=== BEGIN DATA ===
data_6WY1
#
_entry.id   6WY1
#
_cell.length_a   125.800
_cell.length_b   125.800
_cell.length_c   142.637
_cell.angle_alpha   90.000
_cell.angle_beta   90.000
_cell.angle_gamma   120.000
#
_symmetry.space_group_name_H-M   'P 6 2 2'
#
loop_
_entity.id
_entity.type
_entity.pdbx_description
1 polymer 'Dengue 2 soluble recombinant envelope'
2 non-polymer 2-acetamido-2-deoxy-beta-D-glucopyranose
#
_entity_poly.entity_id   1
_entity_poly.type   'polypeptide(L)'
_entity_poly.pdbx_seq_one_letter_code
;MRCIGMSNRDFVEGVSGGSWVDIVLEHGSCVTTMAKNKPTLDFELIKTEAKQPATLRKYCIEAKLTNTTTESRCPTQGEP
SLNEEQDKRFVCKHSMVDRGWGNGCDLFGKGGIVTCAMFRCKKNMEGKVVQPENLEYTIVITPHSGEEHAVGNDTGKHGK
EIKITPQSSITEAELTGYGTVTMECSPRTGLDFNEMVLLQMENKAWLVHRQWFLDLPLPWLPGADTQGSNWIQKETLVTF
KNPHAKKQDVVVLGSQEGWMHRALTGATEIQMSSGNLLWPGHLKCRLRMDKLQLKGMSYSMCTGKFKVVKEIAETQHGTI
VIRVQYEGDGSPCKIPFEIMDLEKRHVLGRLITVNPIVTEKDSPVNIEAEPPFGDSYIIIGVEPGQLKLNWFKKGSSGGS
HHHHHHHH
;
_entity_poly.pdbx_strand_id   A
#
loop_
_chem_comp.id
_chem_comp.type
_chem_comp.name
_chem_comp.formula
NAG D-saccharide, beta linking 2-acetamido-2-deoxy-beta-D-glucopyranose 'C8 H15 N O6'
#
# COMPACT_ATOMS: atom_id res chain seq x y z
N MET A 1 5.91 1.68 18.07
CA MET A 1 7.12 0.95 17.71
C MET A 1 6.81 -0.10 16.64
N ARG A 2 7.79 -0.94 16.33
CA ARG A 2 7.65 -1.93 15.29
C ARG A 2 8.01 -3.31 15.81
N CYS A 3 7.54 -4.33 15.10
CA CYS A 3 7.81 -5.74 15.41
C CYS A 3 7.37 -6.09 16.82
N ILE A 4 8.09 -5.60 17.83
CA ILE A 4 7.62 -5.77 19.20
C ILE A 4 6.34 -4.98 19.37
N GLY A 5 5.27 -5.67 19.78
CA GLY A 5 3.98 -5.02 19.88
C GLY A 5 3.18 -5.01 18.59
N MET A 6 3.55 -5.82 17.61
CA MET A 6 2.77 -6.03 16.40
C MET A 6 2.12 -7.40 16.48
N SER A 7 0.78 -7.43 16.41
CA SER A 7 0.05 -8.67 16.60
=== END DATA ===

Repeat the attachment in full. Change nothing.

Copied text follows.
data_6WY1
#
_entry.id   6WY1
#
_cell.length_a   125.800
_cell.length_b   125.800
_cell.length_c   142.637
_cell.angle_alpha   90.000
_cell.angle_beta   90.000
_cell.angle_gamma   120.000
#
_symmetry.space_group_name_H-M   'P 6 2 2'
#
loop_
_entity.id
_entity.type
_entity.pdbx_description
1 polymer 'Dengue 2 soluble recombinant envelope'
2 non-polymer 2-acetamido-2-deoxy-beta-D-glucopyranose
#
_entity_poly.entity_id   1
_entity_poly.type   'polypeptide(L)'
_entity_poly.pdbx_seq_one_letter_code
;MRCIGMSNRDFVEGVSGGSWVDIVLEHGSCVTTMAKNKPTLDFELIKTEAKQPATLRKYCIEAKLTNTTTESRCPTQGEP
SLNEEQDKRFVCKHSMVDRGWGNGCDLFGKGGIVTCAMFRCKKNMEGKVVQPENLEYTIVITPHSGEEHAVGNDTGKHGK
EIKITPQSSITEAELTGYGTVTMECSPRTGLDFNEMVLLQMENKAWLVHRQWFLDLPLPWLPGADTQGSNWIQKETLVTF
KNPHAKKQDVVVLGSQEGWMHRALTGATEIQMSSGNLLWPGHLKCRLRMDKLQLKGMSYSMCTGKFKVVKEIAETQHGTI
VIRVQYEGDGSPCKIPFEIMDLEKRHVLGRLITVNPIVTEKDSPVNIEAEPPFGDSYIIIGVEPGQLKLNWFKKGSSGGS
HHHHHHHH
;
_entity_poly.pdbx_strand_id   A
#
loop_
_chem_comp.id
_chem_comp.type
_chem_comp.name
_chem_comp.formula
NAG D-saccharide, beta linking 2-acetamido-2-deoxy-beta-D-glucopyranose 'C8 H15 N O6'
#
# COMPACT_ATOMS: atom_id res chain seq x y z
N MET A 1 5.91 1.68 18.07
CA MET A 1 7.12 0.95 17.71
C MET A 1 6.81 -0.10 16.64
N ARG A 2 7.79 -0.94 16.33
CA ARG A 2 7.65 -1.93 15.29
C ARG A 2 8.01 -3.31 15.81
N CYS A 3 7.54 -4.33 15.10
CA CYS A 3 7.81 -5.74 15.41
C CYS A 3 7.37 -6.09 16.82
N ILE A 4 8.09 -5.60 17.83
CA ILE A 4 7.62 -5.77 19.20
C ILE A 4 6.34 -4.98 19.37
N GLY A 5 5.27 -5.67 19.78
CA GLY A 5 3.98 -5.02 19.88
C GLY A 5 3.18 -5.01 18.59
N MET A 6 3.55 -5.82 17.61
CA MET A 6 2.77 -6.03 16.40
C MET A 6 2.12 -7.40 16.48
N SER A 7 0.78 -7.43 16.41
CA SER A 7 0.05 -8.67 16.60